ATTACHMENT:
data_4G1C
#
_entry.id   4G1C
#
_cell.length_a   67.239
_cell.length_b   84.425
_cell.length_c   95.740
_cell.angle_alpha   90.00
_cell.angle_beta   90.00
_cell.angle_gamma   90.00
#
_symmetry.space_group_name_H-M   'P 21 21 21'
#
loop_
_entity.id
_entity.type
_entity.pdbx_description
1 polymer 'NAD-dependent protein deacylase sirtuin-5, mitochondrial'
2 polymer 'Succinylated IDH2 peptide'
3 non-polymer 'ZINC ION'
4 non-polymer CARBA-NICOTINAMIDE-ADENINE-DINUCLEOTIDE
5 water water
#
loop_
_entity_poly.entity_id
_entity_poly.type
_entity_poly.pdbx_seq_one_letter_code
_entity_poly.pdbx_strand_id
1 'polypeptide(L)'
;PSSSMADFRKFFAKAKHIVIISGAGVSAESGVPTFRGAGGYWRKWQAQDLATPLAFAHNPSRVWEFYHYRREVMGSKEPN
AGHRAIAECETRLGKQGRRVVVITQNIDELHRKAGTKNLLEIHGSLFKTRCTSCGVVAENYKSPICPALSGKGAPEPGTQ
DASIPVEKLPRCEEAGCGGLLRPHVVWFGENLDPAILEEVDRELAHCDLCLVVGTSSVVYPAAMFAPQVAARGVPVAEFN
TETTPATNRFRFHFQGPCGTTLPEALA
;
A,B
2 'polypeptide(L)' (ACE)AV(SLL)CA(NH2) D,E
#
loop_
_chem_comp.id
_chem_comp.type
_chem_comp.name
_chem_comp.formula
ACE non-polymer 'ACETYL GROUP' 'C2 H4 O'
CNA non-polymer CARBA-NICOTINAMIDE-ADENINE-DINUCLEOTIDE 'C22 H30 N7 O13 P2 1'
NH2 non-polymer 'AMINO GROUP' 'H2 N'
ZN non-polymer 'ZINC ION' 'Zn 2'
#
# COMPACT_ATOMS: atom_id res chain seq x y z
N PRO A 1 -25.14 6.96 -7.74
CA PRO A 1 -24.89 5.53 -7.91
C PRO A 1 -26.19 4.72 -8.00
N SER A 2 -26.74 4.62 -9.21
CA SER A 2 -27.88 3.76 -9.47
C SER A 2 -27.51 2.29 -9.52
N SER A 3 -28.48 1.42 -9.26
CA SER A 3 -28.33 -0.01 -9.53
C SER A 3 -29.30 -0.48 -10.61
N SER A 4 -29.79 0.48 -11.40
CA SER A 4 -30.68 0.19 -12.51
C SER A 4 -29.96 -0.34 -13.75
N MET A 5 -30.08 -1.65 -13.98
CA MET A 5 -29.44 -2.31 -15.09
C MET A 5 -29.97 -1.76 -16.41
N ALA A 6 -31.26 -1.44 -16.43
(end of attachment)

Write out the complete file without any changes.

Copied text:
data_4G1C
#
_entry.id   4G1C
#
_cell.length_a   67.239
_cell.length_b   84.425
_cell.length_c   95.740
_cell.angle_alpha   90.00
_cell.angle_beta   90.00
_cell.angle_gamma   90.00
#
_symmetry.space_group_name_H-M   'P 21 21 21'
#
loop_
_entity.id
_entity.type
_entity.pdbx_description
1 polymer 'NAD-dependent protein deacylase sirtuin-5, mitochondrial'
2 polymer 'Succinylated IDH2 peptide'
3 non-polymer 'ZINC ION'
4 non-polymer CARBA-NICOTINAMIDE-ADENINE-DINUCLEOTIDE
5 water water
#
loop_
_entity_poly.entity_id
_entity_poly.type
_entity_poly.pdbx_seq_one_letter_code
_entity_poly.pdbx_strand_id
1 'polypeptide(L)'
;PSSSMADFRKFFAKAKHIVIISGAGVSAESGVPTFRGAGGYWRKWQAQDLATPLAFAHNPSRVWEFYHYRREVMGSKEPN
AGHRAIAECETRLGKQGRRVVVITQNIDELHRKAGTKNLLEIHGSLFKTRCTSCGVVAENYKSPICPALSGKGAPEPGTQ
DASIPVEKLPRCEEAGCGGLLRPHVVWFGENLDPAILEEVDRELAHCDLCLVVGTSSVVYPAAMFAPQVAARGVPVAEFN
TETTPATNRFRFHFQGPCGTTLPEALA
;
A,B
2 'polypeptide(L)' (ACE)AV(SLL)CA(NH2) D,E
#
loop_
_chem_comp.id
_chem_comp.type
_chem_comp.name
_chem_comp.formula
ACE non-polymer 'ACETYL GROUP' 'C2 H4 O'
CNA non-polymer CARBA-NICOTINAMIDE-ADENINE-DINUCLEOTIDE 'C22 H30 N7 O13 P2 1'
NH2 non-polymer 'AMINO GROUP' 'H2 N'
ZN non-polymer 'ZINC ION' 'Zn 2'
#
# COMPACT_ATOMS: atom_id res chain seq x y z
N PRO A 1 -25.14 6.96 -7.74
CA PRO A 1 -24.89 5.53 -7.91
C PRO A 1 -26.19 4.72 -8.00
N SER A 2 -26.74 4.62 -9.21
CA SER A 2 -27.88 3.76 -9.47
C SER A 2 -27.51 2.29 -9.52
N SER A 3 -28.48 1.42 -9.26
CA SER A 3 -28.33 -0.01 -9.53
C SER A 3 -29.30 -0.48 -10.61
N SER A 4 -29.79 0.48 -11.40
CA SER A 4 -30.68 0.19 -12.51
C SER A 4 -29.96 -0.34 -13.75
N MET A 5 -30.08 -1.65 -13.98
CA MET A 5 -29.44 -2.31 -15.09
C MET A 5 -29.97 -1.76 -16.41
N ALA A 6 -31.26 -1.44 -16.43